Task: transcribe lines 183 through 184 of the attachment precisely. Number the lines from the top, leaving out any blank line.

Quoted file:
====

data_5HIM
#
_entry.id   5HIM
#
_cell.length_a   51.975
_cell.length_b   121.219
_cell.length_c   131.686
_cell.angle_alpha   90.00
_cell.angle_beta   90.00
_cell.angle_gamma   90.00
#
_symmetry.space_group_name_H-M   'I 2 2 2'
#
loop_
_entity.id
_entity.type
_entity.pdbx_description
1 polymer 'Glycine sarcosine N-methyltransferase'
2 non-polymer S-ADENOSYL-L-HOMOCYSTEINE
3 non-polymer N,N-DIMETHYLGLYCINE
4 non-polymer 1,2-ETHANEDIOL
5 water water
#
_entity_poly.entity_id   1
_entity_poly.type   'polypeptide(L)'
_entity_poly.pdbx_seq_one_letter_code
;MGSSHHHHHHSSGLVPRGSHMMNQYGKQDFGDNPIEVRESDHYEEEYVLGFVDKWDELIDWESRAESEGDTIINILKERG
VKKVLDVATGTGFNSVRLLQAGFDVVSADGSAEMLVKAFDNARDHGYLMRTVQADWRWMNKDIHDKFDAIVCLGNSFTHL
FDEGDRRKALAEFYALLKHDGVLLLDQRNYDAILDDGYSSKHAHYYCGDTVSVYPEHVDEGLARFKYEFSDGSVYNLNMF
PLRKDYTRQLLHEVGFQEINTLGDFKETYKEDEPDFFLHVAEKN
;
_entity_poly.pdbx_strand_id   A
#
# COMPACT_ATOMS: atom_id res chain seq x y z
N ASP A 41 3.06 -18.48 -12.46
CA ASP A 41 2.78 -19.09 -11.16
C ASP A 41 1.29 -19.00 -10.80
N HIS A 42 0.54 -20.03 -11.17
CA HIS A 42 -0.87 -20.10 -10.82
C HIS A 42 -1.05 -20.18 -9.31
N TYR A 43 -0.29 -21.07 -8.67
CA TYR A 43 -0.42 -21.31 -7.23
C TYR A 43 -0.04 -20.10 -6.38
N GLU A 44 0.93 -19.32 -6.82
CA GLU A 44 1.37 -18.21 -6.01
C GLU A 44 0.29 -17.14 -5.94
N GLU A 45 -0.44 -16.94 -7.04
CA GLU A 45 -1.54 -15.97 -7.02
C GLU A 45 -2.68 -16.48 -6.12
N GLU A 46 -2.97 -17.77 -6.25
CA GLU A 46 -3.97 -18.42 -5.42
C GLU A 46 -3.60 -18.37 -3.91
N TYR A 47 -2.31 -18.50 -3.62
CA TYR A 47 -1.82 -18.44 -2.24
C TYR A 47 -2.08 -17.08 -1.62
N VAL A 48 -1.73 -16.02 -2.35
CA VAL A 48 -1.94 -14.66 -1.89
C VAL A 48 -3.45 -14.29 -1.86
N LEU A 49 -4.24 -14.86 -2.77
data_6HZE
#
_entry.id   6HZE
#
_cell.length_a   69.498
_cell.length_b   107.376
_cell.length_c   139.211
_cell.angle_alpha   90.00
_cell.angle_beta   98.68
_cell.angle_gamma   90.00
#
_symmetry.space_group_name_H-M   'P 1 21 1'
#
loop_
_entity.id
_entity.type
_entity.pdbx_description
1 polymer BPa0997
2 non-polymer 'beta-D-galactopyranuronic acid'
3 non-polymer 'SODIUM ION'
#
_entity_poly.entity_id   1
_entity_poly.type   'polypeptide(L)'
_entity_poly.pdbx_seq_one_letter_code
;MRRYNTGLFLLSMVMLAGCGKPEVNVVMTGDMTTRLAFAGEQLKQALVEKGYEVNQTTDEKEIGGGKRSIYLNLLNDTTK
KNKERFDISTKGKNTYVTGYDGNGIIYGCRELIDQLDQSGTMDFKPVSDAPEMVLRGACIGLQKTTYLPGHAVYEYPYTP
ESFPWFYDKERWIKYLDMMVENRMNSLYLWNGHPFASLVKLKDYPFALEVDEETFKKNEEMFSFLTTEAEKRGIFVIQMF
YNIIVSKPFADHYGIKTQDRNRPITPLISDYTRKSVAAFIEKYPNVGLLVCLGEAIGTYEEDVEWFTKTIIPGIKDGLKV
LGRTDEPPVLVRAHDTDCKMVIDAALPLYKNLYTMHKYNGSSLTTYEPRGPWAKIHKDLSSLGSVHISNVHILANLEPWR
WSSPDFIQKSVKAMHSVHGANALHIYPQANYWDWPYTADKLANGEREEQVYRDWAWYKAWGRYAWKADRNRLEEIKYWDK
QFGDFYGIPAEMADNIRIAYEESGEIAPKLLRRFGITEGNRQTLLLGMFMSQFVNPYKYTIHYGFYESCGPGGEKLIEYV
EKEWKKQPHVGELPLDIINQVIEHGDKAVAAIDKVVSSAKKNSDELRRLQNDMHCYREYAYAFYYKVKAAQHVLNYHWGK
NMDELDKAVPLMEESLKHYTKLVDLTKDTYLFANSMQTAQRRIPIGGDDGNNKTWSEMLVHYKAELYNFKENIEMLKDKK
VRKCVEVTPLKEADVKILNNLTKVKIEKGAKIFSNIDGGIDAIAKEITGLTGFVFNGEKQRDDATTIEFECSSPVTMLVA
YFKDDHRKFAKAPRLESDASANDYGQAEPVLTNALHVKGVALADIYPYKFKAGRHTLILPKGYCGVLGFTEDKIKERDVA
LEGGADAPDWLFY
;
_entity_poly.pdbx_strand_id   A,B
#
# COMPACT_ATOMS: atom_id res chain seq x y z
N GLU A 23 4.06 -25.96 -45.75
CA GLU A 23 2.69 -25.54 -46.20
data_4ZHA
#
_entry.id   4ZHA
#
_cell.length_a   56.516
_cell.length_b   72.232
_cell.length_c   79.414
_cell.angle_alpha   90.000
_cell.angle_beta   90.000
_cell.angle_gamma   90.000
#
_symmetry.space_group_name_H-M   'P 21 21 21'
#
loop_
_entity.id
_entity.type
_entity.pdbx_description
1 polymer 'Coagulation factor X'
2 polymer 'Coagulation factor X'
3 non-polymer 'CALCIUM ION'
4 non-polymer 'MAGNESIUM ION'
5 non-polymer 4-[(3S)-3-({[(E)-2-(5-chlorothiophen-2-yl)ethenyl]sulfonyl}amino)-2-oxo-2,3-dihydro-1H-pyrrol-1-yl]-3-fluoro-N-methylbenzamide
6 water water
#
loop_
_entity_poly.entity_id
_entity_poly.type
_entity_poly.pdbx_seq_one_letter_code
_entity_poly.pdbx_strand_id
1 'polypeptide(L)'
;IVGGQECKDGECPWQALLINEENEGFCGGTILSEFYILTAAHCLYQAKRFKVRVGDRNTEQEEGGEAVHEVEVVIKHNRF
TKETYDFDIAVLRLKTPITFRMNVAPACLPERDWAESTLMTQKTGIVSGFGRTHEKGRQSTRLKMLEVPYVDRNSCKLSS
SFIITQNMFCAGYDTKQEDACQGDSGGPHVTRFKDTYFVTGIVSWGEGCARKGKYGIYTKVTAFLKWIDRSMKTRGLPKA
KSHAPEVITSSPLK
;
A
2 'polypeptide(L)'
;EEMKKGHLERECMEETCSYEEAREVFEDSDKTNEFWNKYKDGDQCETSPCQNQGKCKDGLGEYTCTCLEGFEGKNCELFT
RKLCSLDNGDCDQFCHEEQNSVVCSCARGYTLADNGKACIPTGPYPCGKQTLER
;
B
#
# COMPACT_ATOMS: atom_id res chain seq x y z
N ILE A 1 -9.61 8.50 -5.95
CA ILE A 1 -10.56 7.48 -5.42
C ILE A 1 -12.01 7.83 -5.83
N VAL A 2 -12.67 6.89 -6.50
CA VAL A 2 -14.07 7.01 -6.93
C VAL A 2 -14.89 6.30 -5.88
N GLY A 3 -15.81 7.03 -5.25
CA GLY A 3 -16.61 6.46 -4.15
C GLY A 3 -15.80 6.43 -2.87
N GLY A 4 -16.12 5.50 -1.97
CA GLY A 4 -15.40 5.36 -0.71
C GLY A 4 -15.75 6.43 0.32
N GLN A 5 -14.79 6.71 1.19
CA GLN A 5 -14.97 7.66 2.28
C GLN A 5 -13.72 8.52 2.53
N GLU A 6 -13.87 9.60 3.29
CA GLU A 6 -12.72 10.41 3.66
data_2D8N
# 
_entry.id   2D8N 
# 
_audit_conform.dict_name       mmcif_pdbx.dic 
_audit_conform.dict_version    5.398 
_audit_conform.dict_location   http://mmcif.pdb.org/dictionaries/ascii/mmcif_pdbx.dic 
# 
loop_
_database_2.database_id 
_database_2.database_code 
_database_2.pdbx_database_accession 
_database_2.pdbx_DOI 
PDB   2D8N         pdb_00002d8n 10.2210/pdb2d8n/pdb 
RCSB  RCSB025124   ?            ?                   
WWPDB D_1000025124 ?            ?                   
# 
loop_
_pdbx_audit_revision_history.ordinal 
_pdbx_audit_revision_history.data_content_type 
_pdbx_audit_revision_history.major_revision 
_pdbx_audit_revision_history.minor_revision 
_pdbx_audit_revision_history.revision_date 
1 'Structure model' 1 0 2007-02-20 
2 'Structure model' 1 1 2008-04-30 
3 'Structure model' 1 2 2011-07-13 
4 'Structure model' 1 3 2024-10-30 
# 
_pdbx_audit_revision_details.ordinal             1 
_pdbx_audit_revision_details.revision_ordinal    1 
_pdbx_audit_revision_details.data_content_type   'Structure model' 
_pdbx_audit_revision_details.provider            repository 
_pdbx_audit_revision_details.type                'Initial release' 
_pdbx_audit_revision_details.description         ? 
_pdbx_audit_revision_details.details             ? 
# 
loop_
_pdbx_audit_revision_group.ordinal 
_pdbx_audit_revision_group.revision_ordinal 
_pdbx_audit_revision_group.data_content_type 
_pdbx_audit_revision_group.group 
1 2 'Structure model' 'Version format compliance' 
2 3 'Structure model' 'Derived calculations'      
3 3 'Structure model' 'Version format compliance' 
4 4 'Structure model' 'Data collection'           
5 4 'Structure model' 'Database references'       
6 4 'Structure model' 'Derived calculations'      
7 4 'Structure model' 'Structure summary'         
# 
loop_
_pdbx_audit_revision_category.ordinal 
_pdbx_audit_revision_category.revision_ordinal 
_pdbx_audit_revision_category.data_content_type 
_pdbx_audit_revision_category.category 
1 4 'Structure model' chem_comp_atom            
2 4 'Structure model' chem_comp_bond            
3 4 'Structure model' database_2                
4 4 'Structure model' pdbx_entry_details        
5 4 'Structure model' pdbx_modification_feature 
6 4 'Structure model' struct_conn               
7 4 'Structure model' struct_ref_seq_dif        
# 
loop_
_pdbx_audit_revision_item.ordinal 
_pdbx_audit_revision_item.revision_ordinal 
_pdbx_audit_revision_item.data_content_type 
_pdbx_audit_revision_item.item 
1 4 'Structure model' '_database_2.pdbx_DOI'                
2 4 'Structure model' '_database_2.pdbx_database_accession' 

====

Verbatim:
_pdbx_audit_revision_history.minor_revision 
_pdbx_audit_revision_history.revision_date 